Future of Missouri Cattle Industry Topic of Breimyer Seminar, July 17

US - Cattle sales were the No. 1 income source on Missouri farms for decades. Now cows have slipped to third place behind soybeans and corn.
calendar icon 4 June 2013
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Still, 50,000 farms in the state raise cattle, says Ron Plain, University of Missouri Extension economist. The state economy is affected by those shifts as cattle numbers continue to decline.

"The Future of the Missouri Cattle Industry" will be the topic for the Breimyer Seminar, July 17, on the MU campus.

Ten speakers will examine aspects of the Missouri cattle herd.

Registration starts at 9:30 a.m., with program at 10 a.m. Plain will open with "U.S. Cattle History, Cycles and Trends." He will cover where we've been and where we're headed.

The annual seminars were started by Harold Breimyer, MU professor of agricultural economics. He had an extended career in teaching after retiring from the U.S. Department of Agriculture in Washington. He started there in the New Deal.

The Breimyer estate provided an endowment to continue the discussions. He skillfully engaged audience members as well as experts in the discussions.

Scott Brown, MU livestock economist, will tell the importance of cattle to Missouri.

He'll be followed by Glynn Tonsor, economist from Kansas State University. He will talk on current and future beef demand.

That takes the program to the lunch buffet. After lunch, Justin Sexten, MU beef nutritionist, will talk about "Opportunities with Animal Performance." Rob Kallenbach, MU agronomist, will follow with "Opportunities with Forages."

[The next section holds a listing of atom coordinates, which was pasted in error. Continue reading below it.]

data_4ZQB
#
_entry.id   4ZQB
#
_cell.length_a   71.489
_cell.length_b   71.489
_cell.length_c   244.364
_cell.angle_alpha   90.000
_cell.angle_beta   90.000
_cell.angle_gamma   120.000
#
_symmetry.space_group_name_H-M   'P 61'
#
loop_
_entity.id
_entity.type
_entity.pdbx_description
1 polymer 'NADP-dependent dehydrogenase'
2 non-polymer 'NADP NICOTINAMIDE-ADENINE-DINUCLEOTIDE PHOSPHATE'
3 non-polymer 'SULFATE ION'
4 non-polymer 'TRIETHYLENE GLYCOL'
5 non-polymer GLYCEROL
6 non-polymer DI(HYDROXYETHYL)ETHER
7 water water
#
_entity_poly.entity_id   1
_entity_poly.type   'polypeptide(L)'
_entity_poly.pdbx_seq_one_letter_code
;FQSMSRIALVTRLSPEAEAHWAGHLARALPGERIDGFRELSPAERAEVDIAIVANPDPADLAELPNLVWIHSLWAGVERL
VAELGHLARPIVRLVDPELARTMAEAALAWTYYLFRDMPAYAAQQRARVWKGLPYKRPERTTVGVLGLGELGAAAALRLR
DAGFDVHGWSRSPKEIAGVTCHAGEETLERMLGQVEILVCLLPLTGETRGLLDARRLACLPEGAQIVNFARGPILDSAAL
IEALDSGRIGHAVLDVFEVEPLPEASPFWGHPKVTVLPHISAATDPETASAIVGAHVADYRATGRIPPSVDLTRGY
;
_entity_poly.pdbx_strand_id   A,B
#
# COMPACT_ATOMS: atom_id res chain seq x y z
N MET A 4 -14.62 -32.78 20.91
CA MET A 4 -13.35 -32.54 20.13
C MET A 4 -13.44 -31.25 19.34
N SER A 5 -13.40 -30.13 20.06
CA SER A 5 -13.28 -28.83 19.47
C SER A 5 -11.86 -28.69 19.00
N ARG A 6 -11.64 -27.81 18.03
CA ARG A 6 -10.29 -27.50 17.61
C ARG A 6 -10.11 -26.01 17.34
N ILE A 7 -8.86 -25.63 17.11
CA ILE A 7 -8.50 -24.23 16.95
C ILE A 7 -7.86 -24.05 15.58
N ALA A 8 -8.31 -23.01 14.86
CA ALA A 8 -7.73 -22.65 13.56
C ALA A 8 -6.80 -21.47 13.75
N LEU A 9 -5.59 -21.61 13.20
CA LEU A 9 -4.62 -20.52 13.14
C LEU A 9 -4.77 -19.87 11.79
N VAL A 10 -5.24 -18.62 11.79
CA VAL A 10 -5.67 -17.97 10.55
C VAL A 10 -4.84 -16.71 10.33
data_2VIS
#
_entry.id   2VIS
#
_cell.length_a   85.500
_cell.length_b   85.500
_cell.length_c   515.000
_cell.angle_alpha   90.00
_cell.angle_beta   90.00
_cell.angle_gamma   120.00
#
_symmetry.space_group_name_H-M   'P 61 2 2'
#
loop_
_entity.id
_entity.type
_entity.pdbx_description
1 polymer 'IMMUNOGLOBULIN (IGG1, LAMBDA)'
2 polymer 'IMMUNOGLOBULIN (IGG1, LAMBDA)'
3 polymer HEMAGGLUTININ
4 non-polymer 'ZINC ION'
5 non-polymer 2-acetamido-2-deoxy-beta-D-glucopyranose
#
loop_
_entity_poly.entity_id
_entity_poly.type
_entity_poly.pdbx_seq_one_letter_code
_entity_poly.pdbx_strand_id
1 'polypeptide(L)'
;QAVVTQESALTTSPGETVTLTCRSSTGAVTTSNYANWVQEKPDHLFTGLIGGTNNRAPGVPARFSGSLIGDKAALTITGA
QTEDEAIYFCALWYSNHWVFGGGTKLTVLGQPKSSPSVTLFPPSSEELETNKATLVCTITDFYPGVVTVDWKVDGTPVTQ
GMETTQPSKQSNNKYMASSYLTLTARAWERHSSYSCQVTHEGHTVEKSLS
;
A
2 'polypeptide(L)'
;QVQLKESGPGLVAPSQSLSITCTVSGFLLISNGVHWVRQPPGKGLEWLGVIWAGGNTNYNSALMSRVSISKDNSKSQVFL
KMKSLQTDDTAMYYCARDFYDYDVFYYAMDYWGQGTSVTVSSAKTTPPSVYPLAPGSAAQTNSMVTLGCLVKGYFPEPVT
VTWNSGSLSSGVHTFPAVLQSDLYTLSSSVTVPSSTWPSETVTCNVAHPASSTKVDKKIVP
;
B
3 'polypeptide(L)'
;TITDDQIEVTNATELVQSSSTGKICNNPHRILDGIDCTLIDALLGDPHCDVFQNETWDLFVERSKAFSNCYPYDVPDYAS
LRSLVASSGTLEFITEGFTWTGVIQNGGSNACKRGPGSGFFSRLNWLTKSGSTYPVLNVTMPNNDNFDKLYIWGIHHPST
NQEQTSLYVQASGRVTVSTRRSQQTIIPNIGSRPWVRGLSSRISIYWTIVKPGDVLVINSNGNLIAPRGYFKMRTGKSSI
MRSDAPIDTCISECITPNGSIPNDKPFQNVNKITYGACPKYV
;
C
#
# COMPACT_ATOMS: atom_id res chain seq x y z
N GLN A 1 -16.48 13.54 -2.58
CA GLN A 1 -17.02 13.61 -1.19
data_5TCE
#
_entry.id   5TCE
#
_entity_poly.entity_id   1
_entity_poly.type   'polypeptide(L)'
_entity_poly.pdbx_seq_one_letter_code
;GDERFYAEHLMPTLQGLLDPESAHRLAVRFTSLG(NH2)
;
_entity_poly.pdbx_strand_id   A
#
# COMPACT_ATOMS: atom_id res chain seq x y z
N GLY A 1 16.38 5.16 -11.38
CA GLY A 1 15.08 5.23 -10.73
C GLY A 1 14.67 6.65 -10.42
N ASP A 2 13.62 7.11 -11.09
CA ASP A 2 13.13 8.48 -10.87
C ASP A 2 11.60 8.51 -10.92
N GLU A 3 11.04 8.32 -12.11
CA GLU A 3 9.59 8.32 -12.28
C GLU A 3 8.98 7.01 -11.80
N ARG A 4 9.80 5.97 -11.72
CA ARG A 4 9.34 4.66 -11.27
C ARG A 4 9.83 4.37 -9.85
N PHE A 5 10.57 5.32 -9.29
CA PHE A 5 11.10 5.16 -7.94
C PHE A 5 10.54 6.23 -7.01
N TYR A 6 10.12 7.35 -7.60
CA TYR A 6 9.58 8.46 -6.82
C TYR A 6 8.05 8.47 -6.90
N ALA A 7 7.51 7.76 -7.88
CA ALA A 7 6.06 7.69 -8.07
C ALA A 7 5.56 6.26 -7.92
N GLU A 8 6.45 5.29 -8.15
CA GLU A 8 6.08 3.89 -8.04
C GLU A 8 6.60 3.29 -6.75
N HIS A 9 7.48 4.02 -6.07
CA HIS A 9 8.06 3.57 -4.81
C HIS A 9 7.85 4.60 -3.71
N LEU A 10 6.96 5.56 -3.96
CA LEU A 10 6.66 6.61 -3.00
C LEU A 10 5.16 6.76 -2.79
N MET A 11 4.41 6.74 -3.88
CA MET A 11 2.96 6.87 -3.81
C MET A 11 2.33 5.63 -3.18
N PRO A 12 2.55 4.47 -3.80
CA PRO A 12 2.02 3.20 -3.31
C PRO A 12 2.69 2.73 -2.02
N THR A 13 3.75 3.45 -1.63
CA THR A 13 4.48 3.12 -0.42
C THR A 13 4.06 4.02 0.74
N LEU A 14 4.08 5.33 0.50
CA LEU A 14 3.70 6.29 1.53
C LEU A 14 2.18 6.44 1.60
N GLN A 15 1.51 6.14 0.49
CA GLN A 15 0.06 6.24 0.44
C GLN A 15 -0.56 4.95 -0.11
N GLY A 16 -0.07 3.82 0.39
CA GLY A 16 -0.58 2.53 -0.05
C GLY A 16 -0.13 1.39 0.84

A panel of beef industry leaders will discuss the business.

Mike Deering, executive vice president, Missouri Cattlemen's Association, will moderate. Panelists include:

  • Mike Kasten, beef farmer, Millersville, Mo., and head of the MU Quality Beef by the Numbers program.
  • Mike John, director of MFA Health Track operations, Columbia.
  • Ben Eggers, purebred beef breeder and manager of Sydenstricker Angus, Mexico, Mo.

The wrap-up talk will be by Trent Loos, cowboy columnist and commentator. His broadcasts are heard on 100 radio stations. He operates a family farm in Nebraska.

The seminar ends at 4:30 p.m.

A meal, breaks and parking permit are included in the $40 fee.

Register by July 10 with Joyce White at 573-884-6572 or [email protected] Late registrations accepted on a space-available basis.

The program is sponsored by the MU College of Agriculture, Food and Natural Resources; the MU Department of Agricultural and Applied Economics; MU Extension; the Breimyer Fund; and the Ruby Green Fund.

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